Grief is something we all experience at some point in our lives. When a child experiences grief and loss, those emotions, if not addressed, can cause adverse effects. Many of our country’s detained youth have fallen victim to these effects because they have been unable to address the underlying grief that causes their behaviors. Because of this, this Article advocates for creating a trauma-informed pretrial diversion program focused on helping grieving youth. First, this Article examines the overwhelming number of grieving children in our juvenile justice system, and how their grief has led them to where they are today. Second, this Article discusses what pretrial diversion is and why it should include assistance for these youth. Third, this Article shows that these programs do not exist for our youth currently and showcases the need for this to be added now. Fourth, this Article examines what a trauma-informed model looks like, and how it would look in a pretrial diversion program. Fifth, this Article explains how this trauma-informed pretrial diversion program would benefit the youth who encounter the juvenile justice system. Finally, this Article lays out what steps juvenile courts nationwide would have to take to implement a trauma-informed pretrial diversion program to help grieving children.
Cite as: Sydney Ford, Losing Someone Then Losing Yourself: Helping Juveniles in the Justice System Experiencing Grief With a Trauma-Informed Pretrial Diversion Program, 112 J. Crim. L. & Criminology Online 197 (2022).
The saga of the commutation of Reginald McFadden is a tortuous story of blunders, coincidences, and numerous instances of governmental officials tempting fate. It has the makings of a Serial true-crime podcast. In states throughout the country, there are lifers who are unfairly paying the price for the actions of one person who should never have had her or his life sentence commuted. This is the second in a series of two essays that explore Reginald McFadden’s commutation. This Part considers whether, in hindsight, there was any sound basis for McFadden’s release given the policy grounds for commutations and describes the ample indications in McFadden’s record that his sentence should not have been commuted, the changes in Pennsylvania’s commutation process that make it unlike that the mistakes that led to his release will reoccur, and the further reforms required to restore confidence and efficacy to the commutation process.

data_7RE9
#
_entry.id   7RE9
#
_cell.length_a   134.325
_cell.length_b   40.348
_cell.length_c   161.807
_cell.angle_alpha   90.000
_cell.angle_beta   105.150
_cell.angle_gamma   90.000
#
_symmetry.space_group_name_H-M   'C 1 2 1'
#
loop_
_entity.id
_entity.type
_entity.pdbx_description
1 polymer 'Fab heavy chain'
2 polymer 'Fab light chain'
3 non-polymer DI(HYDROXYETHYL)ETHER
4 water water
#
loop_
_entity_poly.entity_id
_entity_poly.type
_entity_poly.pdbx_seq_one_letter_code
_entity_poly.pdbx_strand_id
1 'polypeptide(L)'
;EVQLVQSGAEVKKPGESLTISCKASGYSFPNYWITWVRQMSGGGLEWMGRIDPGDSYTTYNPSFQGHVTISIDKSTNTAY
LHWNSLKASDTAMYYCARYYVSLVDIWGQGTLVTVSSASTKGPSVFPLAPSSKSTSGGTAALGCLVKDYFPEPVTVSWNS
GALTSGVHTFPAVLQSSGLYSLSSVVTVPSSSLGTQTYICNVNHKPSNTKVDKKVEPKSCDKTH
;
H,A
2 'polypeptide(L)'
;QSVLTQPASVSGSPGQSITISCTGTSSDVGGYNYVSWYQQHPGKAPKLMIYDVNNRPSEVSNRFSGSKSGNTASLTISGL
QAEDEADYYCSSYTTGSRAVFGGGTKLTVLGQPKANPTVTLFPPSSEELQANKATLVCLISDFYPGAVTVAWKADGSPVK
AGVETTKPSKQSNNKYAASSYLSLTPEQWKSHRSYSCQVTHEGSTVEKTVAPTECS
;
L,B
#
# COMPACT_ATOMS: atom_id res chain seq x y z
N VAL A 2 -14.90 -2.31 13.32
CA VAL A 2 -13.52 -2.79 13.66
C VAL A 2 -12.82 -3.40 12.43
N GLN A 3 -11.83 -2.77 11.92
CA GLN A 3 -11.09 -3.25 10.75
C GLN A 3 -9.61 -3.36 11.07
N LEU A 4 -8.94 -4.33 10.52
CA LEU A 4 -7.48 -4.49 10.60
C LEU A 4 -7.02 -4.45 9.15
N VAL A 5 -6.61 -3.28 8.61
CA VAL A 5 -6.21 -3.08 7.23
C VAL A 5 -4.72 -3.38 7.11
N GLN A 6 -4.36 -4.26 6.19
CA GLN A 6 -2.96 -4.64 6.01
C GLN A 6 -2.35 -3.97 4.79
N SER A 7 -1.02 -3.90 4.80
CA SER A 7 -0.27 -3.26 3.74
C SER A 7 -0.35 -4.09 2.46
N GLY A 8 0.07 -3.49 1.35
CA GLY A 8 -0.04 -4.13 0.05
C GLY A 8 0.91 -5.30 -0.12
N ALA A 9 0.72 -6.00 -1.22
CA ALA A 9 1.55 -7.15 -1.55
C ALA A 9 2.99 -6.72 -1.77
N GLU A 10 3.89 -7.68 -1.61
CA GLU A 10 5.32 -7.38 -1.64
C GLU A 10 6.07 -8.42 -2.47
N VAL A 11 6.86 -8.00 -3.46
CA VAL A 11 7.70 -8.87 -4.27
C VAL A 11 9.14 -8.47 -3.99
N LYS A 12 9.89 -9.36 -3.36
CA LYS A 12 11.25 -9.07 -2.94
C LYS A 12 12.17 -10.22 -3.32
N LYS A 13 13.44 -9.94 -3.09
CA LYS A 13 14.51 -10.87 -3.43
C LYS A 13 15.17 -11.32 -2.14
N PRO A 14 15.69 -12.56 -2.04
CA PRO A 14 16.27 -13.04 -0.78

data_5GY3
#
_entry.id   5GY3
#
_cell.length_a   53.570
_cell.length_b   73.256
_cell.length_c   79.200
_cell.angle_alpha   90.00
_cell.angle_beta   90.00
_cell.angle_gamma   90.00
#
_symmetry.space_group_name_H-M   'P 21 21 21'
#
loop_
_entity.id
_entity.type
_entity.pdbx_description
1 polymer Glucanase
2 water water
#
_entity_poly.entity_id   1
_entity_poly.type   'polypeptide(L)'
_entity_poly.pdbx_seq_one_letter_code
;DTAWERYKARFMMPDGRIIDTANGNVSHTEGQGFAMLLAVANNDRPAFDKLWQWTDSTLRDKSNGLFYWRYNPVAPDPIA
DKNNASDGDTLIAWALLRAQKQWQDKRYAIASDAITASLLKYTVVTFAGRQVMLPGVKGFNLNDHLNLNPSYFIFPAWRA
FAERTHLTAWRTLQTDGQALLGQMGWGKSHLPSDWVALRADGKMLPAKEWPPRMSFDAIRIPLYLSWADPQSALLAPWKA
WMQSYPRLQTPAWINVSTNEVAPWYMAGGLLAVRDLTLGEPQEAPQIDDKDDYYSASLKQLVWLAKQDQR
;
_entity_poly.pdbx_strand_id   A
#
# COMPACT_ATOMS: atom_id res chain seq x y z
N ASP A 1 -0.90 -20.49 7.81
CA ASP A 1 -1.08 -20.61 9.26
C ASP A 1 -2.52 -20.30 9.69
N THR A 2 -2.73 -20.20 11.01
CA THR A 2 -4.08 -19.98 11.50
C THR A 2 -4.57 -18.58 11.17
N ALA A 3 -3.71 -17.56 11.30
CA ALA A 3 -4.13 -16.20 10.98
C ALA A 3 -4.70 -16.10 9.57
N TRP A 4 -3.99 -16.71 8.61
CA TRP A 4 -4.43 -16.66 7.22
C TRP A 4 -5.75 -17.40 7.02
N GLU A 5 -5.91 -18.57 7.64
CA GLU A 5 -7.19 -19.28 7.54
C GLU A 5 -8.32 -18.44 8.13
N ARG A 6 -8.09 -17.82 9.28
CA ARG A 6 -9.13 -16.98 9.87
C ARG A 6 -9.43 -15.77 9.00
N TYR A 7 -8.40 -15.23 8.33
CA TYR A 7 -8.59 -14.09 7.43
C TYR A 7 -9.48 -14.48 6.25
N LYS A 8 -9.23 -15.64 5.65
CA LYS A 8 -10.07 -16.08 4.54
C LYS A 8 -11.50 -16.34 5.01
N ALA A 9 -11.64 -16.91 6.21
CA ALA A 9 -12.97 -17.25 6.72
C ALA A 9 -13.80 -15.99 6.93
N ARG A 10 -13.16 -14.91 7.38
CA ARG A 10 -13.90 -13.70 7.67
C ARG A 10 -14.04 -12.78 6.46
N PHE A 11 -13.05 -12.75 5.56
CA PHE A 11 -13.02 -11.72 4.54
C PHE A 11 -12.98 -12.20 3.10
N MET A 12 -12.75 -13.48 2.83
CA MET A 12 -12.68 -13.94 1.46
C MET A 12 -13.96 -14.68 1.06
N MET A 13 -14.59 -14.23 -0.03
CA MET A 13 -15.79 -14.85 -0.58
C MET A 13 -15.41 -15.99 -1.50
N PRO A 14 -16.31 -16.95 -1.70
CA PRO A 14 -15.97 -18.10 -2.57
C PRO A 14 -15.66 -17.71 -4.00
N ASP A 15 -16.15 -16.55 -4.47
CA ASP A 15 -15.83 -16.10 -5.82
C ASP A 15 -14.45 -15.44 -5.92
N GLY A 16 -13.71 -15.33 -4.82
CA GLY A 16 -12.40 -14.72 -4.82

Cite as: Regina Austin, The Saga of Reginald McFadden—“Pennsylvania’s Willie Horton” and the Commutation of Life Sentence in the Commonwealth: Part II, 112 J. Crim. L. & Criminology Online 163 (2022).
The U.S. Supreme Court established the “personal benefit” test in Dirks v. SEC to determine whether a tippee assumed a fiduciary duty to not trade based on or disclose inside information when a tipper breached his or her fiduciary duty by improperly disclosing such information to the tippee. Under the personal benefit test, a tipper breaches his or her fiduciary duty if the tipper derives a personal benefit, either directly or indirectly, from disclosing the inside information to a tippee. The Supreme Court provided examples as to what constitutes a personal benefit, such as the tipper’s expectation of reputational benefits that will lead to future profits, receiving a quid pro quo from the tippee, or providing inside information as a gift to a relative or friend. However, the examples provided in Dirks were too broad and left other courts without a definitive answer as to how to identify a personal benefit. The Second Circuit and the Supreme Court attempted to refine the application of the Dirks personal benefit test in United States v. Newman, Salman v. United States, and United States v. Martoma. This line of cases culminated in the Second Circuit’s recent decision in United States v. Blaszczak in which the Second Circuit declined to apply the Dirks personal benefit test to securities fraud and insider trading claims brought under Title 18 of the federal criminal code. This Comment discusses the origins of insider trading law in the United States and the subsequent development of the Dirks personal benefit test, examines the effects of the Second Circuit’s decision in Blaszczak on insider trading law, and recommends how the body of insider trading law can move forward following Blaszczak.